Phillip Glass is a composer born on the 31st of January 1937 and hails from Baltimore, Maryland, USA. Inspired by Steve Reich, Glass became the living authority on minimal music for the latter half of the 20th century.
Philip Glass, the American avant-garde composer whose hypnotic, minimalist music has become a staple of opera houses and movie soundtracks, allows that some people might be surprised to learn that he is the winner of this year's Chicago Tribune Literary Award.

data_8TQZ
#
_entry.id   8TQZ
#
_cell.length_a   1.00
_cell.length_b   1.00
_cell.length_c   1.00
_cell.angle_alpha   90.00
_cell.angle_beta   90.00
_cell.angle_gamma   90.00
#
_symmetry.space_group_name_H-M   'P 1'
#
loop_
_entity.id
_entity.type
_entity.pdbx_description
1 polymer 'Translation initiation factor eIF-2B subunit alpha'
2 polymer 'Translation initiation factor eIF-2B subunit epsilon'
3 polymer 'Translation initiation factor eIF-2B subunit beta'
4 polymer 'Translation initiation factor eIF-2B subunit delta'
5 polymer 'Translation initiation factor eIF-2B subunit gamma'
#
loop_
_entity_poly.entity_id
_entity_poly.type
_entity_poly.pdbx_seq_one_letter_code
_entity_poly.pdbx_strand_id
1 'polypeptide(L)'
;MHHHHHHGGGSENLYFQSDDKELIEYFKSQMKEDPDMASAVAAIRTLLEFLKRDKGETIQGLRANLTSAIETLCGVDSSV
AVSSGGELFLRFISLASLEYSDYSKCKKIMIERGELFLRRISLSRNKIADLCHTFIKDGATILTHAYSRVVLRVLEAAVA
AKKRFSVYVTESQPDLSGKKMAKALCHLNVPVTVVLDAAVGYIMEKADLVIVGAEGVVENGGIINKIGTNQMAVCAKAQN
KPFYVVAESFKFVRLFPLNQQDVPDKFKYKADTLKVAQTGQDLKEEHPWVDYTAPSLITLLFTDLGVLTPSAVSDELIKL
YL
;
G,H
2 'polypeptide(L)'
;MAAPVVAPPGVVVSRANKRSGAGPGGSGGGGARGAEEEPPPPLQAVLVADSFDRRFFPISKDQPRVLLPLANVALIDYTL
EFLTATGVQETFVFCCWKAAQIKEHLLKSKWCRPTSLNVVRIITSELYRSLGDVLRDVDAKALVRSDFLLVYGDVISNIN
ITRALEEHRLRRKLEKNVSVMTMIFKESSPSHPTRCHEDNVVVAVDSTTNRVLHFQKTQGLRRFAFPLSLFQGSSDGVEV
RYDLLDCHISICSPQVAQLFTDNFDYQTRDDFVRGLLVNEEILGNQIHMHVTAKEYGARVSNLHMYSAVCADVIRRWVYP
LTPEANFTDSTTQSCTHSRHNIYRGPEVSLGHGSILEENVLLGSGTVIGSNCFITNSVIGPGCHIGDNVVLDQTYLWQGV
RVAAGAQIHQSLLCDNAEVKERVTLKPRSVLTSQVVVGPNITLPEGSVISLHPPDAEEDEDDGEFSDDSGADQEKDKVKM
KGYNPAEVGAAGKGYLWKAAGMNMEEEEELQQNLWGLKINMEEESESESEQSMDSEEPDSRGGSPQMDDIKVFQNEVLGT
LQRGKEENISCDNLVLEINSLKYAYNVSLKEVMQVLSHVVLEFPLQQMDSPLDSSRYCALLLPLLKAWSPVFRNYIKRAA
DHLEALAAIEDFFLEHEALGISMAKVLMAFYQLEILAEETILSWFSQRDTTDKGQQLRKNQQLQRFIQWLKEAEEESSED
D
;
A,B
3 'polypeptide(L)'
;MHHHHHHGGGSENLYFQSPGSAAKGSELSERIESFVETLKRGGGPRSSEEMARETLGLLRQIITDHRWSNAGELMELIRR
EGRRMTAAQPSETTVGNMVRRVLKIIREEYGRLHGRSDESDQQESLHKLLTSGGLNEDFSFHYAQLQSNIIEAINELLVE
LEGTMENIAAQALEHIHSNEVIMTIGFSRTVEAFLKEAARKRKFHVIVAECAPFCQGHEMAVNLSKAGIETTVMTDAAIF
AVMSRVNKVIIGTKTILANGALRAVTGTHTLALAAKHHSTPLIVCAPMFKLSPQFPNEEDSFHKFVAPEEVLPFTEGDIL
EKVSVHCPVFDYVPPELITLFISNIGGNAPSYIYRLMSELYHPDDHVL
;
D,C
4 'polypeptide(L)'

He was born in 1937 and grew up in Baltimore. He studied at the University of Chicago, the Juilliard School and in Aspen with Darius Milhaud. Finding himself dissatisfied with much of what then passed for modern music, he moved to Europe, where he studied with the legendary pedagogue Nadia Boulanger (who also taught Aaron Copland, Virgil Thomson and Quincy Jones) and worked closely with the sitar virtuoso and composer Ravi Shankar. He returned to New York in 1967 and formed the Philip Glass Ensembleâseven musicians playing keyboards and a variety of woodwinds, amplified and fed through a mixer.